Author: Admin

The Song of Roland – Showing the Story of Charlemagne

The anonymous Song of Roland is the most famous Old French epic, or chanson de geste. It was composed c. 1090 but was not committed to writing until nearly 100 years later. The oldest written copy, discovered by Francisque Michel in 1835, survives in Oxford Bodleian MS Digby 23. As all chansons de geste, the Song of Roland was performed aloud in front of an audience by a minstrel (or jongleur). It is unlikely the whole poem was recited in one sitting: It consists in some 4,000 decasyllabic lines, assembled into 291 laisses or verses. Why is this song...

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The History of the Famous Samurai and Its Meaning

The originally Chinese term samurai means “a person who serves in close attendance to nobility.” Its original pronunciation was saburau, which later became saburai. Warriors known as bushi or samurai dominated the Japanese landscape from roughly the sixth century to the end of the 19th century. Samurai literally means “to serve,” which they did with a loyalty, bravery, and honor that have made the samurai one of the best-known icons of Japanese history. Samurai rule ended in 1868 with the arrival of Commodore William Perry and American gunships. The Meiji Restoration of the same year abolished the samurai class...

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Defining the concept of a Holy War From Both Perspectives

Did Christianity had a well-defined concept of a holy war? Unlike Islam, Christianity had no well-defined concept of holy war before the Middle Ages. Christ had no armies at his disposal, nor did his early followers. Only in AD 312, after the conversion to Christianity of the Roman emperor Constantine I (306–337), did the religion come into direct contact with statecraft and warfare. Within a century, Christianity and the Roman Empire were fused tightly together. Christians in government found themselves faced with questions of life and death, war and peace—questions that their religion had not wrestled with before. In the...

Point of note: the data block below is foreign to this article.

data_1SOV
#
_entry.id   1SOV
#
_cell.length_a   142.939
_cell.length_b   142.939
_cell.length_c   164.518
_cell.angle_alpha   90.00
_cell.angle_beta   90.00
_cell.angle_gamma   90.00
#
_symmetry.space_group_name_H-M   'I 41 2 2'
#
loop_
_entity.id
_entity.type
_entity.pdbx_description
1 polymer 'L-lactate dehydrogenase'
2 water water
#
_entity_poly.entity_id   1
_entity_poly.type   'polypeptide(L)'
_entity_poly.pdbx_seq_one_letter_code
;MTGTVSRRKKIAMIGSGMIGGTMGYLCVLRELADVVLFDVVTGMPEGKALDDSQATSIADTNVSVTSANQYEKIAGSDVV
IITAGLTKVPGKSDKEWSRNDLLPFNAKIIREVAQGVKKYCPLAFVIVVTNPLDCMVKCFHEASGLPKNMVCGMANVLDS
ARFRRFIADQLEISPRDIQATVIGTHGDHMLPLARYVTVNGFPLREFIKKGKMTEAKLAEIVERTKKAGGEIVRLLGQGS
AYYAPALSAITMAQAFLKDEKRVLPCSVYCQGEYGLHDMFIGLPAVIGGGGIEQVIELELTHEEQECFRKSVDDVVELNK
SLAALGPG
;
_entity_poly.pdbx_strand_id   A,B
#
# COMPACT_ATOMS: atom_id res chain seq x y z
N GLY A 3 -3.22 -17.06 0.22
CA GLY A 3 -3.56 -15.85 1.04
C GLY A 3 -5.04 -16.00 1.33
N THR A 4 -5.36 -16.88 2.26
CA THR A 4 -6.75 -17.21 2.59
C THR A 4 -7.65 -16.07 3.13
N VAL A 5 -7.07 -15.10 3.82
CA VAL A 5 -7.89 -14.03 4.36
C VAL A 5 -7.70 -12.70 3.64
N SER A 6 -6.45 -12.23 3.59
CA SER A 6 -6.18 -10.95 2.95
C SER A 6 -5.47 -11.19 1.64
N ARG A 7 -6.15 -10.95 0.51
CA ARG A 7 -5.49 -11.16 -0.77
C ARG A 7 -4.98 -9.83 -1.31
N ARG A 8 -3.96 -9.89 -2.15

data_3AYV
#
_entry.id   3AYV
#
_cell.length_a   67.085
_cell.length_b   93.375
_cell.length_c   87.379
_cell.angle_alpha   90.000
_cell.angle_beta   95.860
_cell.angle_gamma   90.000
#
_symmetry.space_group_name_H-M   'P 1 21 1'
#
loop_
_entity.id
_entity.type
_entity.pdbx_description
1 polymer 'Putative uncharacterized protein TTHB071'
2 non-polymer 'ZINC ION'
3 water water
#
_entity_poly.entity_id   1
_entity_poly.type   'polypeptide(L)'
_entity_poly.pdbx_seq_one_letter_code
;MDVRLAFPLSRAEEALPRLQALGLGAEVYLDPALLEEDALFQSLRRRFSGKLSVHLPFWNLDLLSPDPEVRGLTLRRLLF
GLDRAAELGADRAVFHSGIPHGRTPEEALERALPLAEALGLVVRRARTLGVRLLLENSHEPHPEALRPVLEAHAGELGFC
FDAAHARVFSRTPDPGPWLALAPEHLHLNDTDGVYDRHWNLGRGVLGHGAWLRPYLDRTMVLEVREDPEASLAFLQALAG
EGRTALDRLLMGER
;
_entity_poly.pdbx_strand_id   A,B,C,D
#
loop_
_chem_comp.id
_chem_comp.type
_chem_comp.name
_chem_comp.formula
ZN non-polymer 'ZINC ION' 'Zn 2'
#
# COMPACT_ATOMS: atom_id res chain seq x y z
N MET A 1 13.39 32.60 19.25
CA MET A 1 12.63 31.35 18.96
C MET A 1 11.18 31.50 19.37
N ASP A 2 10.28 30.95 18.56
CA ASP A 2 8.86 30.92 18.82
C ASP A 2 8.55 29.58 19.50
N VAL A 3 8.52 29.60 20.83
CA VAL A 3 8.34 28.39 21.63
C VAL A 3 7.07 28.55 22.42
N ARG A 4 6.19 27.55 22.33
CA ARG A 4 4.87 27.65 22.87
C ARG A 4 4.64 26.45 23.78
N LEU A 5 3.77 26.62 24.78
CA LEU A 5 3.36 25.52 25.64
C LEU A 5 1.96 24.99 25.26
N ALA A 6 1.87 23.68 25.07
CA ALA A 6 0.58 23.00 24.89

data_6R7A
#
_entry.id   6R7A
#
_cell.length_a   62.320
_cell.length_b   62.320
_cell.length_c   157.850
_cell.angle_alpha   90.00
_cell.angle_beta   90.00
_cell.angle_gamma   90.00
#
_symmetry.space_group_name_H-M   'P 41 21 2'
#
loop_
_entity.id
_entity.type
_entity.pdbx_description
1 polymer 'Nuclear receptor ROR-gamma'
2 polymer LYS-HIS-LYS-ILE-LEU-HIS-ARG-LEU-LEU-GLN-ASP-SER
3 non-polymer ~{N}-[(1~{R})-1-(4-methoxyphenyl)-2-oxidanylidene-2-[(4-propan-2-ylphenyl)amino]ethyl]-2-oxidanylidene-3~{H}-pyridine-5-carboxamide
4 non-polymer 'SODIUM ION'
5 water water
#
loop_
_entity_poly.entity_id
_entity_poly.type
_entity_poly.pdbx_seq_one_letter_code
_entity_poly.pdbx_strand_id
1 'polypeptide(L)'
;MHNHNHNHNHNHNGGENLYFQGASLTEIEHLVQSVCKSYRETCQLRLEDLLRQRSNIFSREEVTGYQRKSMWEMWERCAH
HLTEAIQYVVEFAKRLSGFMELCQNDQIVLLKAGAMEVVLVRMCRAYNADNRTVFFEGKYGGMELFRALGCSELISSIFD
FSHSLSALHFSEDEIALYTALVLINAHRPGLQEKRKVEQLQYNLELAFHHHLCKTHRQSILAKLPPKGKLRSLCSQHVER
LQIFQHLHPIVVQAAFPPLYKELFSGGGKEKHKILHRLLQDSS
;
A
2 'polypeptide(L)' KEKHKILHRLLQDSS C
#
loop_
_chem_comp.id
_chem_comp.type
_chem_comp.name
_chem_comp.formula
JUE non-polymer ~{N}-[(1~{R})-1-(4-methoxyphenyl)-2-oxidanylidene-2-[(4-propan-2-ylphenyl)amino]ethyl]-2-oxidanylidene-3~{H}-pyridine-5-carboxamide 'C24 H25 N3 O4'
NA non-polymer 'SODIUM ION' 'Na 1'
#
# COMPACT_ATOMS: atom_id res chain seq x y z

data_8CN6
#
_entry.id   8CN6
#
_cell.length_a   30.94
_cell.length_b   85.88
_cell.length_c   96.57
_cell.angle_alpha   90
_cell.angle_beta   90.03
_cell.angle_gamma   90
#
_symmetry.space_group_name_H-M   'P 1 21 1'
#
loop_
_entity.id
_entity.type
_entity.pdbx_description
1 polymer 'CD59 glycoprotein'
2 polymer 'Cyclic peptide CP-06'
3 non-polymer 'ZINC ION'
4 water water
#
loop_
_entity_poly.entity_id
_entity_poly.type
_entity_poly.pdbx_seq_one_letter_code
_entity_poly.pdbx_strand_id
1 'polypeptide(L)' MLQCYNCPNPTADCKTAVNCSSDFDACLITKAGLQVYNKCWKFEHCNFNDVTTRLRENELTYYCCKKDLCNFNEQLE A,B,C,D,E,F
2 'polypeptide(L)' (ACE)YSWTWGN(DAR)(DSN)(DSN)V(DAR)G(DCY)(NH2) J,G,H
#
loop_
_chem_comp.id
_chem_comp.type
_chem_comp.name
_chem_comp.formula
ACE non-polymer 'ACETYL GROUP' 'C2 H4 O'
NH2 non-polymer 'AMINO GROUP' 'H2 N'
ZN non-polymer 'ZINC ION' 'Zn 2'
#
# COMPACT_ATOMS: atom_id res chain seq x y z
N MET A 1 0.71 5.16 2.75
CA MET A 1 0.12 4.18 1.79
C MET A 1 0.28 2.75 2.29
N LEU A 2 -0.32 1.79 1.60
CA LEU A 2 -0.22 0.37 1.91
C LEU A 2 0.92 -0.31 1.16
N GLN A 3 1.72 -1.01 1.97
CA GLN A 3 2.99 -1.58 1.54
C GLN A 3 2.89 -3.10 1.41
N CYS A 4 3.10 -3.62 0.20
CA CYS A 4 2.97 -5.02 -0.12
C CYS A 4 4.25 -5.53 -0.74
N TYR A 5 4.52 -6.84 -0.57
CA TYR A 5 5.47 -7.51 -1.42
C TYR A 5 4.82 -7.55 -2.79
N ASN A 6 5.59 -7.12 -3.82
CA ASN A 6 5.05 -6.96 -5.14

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The Advancement of the Late Roman Armor and Its Effectiveness

Soldiers who accompanied Julius Caesar’s march into Gaul in the first century BC were the most superb fighting men of their time. From narrative descriptions and artistic renderings it can be seen that they were protected by a bowl-shaped helmet, which also protected the neck; a large oblong shield, measuring approximately 51 by 25 1/2 inches (130 by 65 centimeters) (the scutum); and a solid bronze breastplate (the lorica). The workmanship of the various armor pieces was often extremely skilled. The helmet and breastplate were made of bronze beaten to shape, while the shield was constructed from layers of...

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The Peak of Islamic Science and Technology During Their Golden Age

Science, technology, and other fields of knowledge developed rapidly during the golden age of Islam from the eighth to the 13th century and beyond. Early Abbasid caliphs embarked on major campaigns seeking scientific and philosophical works from eastern and western worlds. Baghdad, the capital of the Abbasid Empire, became the center of intellectual and scientifi c activity. The first academy, Bayt al-Hikmah (House of Wisdom) was established by the Abbasid caliph Harun al-Rashid and was expanded by his son the caliph al-Ma’mun (d. 833). By the ninth century, Baghdad had become a center of financial power and political prestige...

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